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Separate Is Never Equal: Sylvia Mendez & Her Family’s Fight for Desegregation by Duncan Tonatiuh

Read + Discuss

Picture Book Lesson Plan

GUIDED ANTI-BIAS/ANTI-RACIST READING | GRADES 3+

Separate Is Never Equal (1)
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INTRODUCTION

This lesson is a guided reading experience designed to accompany Duncan Tonatiuh’s picture book Sylvia Mendez & Her Family’s Fight for Desegregation. Lesson content was written by Sofia Martinez-Mannen as part of her work in the Social Justice in K12 Education course at Portland State University and was designed to start or deepen anti-bias conversations in families and other learning communities.


YOUTUBE READ ALOUD

Separate Is Never Equal read by Principal Alma Renteria from Rivera Elementary School


SUMMARY

This book follows a young Mexican-American girl, Sylvia, as she starts her first day at a new school in Westminster, California with classmates that don’t look like her. The book describes the challenges that Sylvia and her family faced in being allowed to go to that school, instead of the Mexican school down the road. Sylvia’s parents refused to allow their children to go to the Mexican school because, although the school district said it was, the Mexican school was not of equal quality as the white school. Her parents filed a lawsuit against the Westminster school district so that all students, regardless of race, ethnicity, or language background, would be allowed to go to the same school and not be kept separate in unequal schools.


This book is based on an actual case, Mendez v. Westminster (1947), in which the Mendez family, along with other Mexican and Latinx families in the area, fought for the rights of their children to attend the same school as the white students. At the time, schools were still segregated by race and Latinx students would be sent to “Mexican schools” because it was believed that they were inferior to white students and would negatively impact the learning of those white students if they were in the same building. The Mendez case, along with many others, was a landmark case in the fight for desegregation that happened before the more well-known Brown v. Board of Education case. This book is a great starting point in the discussion of segregation and fair treatment, as well as being a good starting point for those interested in learning about the legal side of these issues.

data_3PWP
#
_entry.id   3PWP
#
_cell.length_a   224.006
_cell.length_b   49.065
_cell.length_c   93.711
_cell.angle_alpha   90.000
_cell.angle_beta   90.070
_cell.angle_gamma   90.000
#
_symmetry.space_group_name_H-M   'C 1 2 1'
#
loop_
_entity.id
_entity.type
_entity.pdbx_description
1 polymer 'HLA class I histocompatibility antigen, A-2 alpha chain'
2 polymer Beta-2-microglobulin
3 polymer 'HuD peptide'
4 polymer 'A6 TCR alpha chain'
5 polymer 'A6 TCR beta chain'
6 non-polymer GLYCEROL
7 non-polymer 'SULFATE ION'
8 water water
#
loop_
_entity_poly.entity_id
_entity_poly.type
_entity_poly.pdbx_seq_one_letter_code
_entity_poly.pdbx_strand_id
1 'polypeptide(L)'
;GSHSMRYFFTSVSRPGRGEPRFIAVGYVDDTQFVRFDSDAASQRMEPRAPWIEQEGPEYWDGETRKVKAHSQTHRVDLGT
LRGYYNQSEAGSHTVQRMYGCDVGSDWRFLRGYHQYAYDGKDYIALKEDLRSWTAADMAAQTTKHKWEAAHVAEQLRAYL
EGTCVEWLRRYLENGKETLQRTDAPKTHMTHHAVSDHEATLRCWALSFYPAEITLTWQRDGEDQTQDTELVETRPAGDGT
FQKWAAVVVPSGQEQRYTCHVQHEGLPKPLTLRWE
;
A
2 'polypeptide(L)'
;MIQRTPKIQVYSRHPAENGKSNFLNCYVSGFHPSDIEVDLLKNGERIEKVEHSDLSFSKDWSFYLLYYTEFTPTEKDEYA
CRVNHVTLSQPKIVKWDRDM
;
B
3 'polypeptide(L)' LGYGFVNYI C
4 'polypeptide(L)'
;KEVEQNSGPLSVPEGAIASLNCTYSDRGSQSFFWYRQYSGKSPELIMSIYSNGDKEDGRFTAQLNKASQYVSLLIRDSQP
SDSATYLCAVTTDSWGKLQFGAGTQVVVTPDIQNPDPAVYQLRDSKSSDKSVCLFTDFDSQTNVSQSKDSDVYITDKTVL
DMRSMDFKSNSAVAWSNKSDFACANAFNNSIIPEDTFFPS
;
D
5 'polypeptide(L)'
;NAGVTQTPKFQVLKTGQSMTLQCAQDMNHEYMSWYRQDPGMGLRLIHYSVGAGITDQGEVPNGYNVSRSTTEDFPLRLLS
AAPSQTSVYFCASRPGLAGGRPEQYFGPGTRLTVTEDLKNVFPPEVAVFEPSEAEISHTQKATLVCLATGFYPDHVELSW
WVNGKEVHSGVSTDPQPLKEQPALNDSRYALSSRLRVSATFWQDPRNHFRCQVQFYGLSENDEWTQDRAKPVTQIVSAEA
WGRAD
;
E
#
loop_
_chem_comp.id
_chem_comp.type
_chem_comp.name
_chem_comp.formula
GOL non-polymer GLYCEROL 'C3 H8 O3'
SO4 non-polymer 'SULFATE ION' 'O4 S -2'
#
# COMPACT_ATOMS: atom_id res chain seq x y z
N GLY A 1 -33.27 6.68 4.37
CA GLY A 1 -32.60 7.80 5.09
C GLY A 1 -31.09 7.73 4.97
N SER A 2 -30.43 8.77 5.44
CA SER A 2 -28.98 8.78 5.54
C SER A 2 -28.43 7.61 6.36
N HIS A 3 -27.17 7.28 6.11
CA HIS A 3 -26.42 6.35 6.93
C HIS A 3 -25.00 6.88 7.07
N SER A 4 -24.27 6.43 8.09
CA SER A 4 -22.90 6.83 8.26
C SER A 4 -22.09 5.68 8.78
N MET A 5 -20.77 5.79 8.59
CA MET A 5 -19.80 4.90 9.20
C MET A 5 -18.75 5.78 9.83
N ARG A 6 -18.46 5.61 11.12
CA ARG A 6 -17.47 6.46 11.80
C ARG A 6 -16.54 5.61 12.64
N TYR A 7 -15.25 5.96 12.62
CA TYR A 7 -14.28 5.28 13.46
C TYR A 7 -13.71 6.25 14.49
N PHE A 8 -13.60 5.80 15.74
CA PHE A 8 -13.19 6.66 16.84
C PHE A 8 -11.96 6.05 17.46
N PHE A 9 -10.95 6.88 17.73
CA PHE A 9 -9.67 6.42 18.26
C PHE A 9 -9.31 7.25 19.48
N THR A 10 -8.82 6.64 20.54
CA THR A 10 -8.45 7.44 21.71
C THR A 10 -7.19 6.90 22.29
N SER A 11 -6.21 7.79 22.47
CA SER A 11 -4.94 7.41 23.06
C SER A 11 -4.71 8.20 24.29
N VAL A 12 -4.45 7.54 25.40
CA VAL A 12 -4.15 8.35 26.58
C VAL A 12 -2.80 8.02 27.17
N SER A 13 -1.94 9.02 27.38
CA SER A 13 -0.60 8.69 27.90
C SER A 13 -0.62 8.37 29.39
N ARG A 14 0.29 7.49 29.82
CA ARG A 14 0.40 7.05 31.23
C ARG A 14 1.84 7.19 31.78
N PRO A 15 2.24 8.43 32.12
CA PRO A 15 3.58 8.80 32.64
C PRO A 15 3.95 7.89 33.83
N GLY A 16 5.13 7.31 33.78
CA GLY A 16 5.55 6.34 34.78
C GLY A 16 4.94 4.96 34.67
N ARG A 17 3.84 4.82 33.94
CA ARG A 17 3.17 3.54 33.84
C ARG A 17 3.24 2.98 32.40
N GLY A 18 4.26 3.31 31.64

OBJECTIVES

This guided reading lesson is designed to be part of a larger life-long commitment to anti-racist teaching and learning for the student and the facilitator. Reading Is Resistance sees reading as an opportunity to seed deeper conversations and opportunities for action around racial equity in our communities. We hold the belief that being anti-racist is a process of learning (and unlearning) over time.


The Teaching Tolerance Social Justice Standards (focused on Identity, Diversity, Justice, and Action) serve as guides for our work.


TEACHING TOLERANCE STANDARDS REFERENCED IN THIS LESSON

The Teaching Tolerance Standards and Domains referenced in this lesson are for Grades 3-5. This book, however, can be used with a wide range of ages. Domains featured in this lesson are as follows:


Diversity

Domain #9

I feel connected to other people and know how to talk, work and play with others even when we are different or when we disagree.

Justice

Domain #13

I know that words, behaviors, rules and laws that treat people unfairly based on their group identities cause real harm.


Justice

Domain #15

I know about the actions of people and groups who have worked throughout history to bring more justice and fairness to the world.

Action

Domain #20 I will work with my friends and family to make our school and community fair for everyone, and we will work hard and cooperate in order to achieve our goals.


READ + DISCUSS QUESTIONS

BEFORE READING

  • Do you know what segregation is? How would you define segregation? JUSTICE DOMAIN #13

  • What do you know about segregation and how it impacted, and continues to impact, people in the United States? Who does it impact and what does it look like? JUSTICE DOMAIN #13

AFTER READING

  • Do you still think the same things about segregation? Did you learn something new about who it impacts and what it looks like? JUSTICE DOMAIN #13

  • How would you feel if you weren’t allowed to go to a school because of how you look or because of how people assumed you speak? JUSTICE DOMAIN #13

  • Do you think it is fair to make judgements about people without getting to know them or asking them about themselves? DIVERSITY DOMAIN #9

  • Would you feel a little scared to start at a new school where you didn’t know anyone and no one looked like you? What would you do if you were in Sylvia’s shoes? DIVERSITY DOMAIN #9

  • How can you help to make your school a more accepting and welcoming place to students who are treated unfairly? Who can you talk to in order to find solutions to problems you see? ACTION DOMAIN #20 & JUSTICE DOMAIN #15


ACTIVITIES & RESOURCES

Resource for Identifying Landmark Desegregation Cases (website)

  • Some cases to start with: Alvarez v. Lemon Grove (1931), Cisneros v. Corpus Christi ISD (1970), Brown v. Board of Education (1951), Santamaria v. Dallas ISD (2006)Research other desegregation cases and how they are the same and different from the Mendez v. Westminster case.

  • Create a timeline of important school desegregation cases to have a more visual depiction of that history, keeping in mind that segregation continues to happen even if there aren’t major cases about it.

  • Create a diagram to compare and contrast the various cases and their similarities and differences.


ADDITIONAL RESOURCES


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